The rocky relationship between the Republican-controlled House of Representatives and EPA took a turn for the worse, as lawmakers approved a number of measures last week that EPA Administrator Carol Browner called the most serious "anti-public health assault" by the House in several years.
Meanwhile, the Supreme Court has agreed to hear a potentially groundbreaking case that challenges EPA''s power to set tough new standards under the Clean Air Act.
What provoked Browner''s ire was a House vote cutting EPA''s budget $112 million below President Clinton''s $7.256 billion request, and three additional "anti-environmental" riders.
"The result is less protection for drinking water, fewer cleanups of toxic waste sites, reduced enforcement of environmental laws, and an extremely irresponsible gag order on EPA''s ability to inform the American people about the quality of air they breathe," charged Browner.
The so-called gag order, one of the three riders attached to EPA''s appropriation bill, is the latest twist in EPA''s attempt to crack down on air pollution. A federal court has ruled the National Ambient Air Quality Standards (NAAQS), an initiative that aims to improve air quality damaged by automobile and factory emissions, an unconstitutional usurpation of congressional authority. The case has been appealed to the Supreme Court, but in the meantime EPA wants to compile air quality statistics that can be used to compel local governments to cut pollution or risk losing federal transportation money.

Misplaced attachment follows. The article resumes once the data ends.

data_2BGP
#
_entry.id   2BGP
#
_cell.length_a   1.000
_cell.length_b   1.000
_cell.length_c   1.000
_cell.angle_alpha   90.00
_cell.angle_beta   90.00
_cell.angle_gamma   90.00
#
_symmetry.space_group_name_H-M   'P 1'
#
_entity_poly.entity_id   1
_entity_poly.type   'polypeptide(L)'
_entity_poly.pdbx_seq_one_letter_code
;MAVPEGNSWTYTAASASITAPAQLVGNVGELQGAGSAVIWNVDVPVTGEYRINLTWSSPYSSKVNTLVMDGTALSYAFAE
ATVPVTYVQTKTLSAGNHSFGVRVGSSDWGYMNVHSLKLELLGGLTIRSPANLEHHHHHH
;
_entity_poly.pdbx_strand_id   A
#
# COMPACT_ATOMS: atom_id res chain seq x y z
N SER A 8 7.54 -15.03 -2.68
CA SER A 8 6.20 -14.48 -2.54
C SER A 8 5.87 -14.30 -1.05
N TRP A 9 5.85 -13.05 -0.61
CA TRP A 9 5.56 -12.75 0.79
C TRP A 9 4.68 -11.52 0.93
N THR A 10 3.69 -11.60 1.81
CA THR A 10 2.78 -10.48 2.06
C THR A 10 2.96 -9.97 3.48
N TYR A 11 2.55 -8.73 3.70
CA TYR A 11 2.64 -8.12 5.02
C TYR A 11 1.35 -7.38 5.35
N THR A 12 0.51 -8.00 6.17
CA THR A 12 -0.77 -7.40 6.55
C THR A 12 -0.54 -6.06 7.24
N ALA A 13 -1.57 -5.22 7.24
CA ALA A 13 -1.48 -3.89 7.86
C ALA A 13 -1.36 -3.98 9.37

"The only common-sense approach is to delay this process until the Supreme Court reaches its decision," argued Rep. Mac Collins, R-Ga., one of the provision''s sponsors.
The NAAQS case involves a clash over environmental standards, but also could affect the regulatory powers of an even broader array of government agencies.
The case took on added weight recently when the Supreme Court agreed to re-examine its previous ruling that EPA could not take into account the cost to industry of complying with regulations that affect public health.
Lower court rulings dating to 1980 interpreted earlier versions of the Clean Air Act as prohibiting EPA from considering compliance costs when setting anti-pollution standards.
"Once and for all, the Supreme Court can put an end to EPA''s unconstitutional attempt to extend its regulatory power and ignore the will of Congress," said USCC President Thomas Donahue.
The case will be heard in the fall, and a decision is not likely until 2001.
by James Nash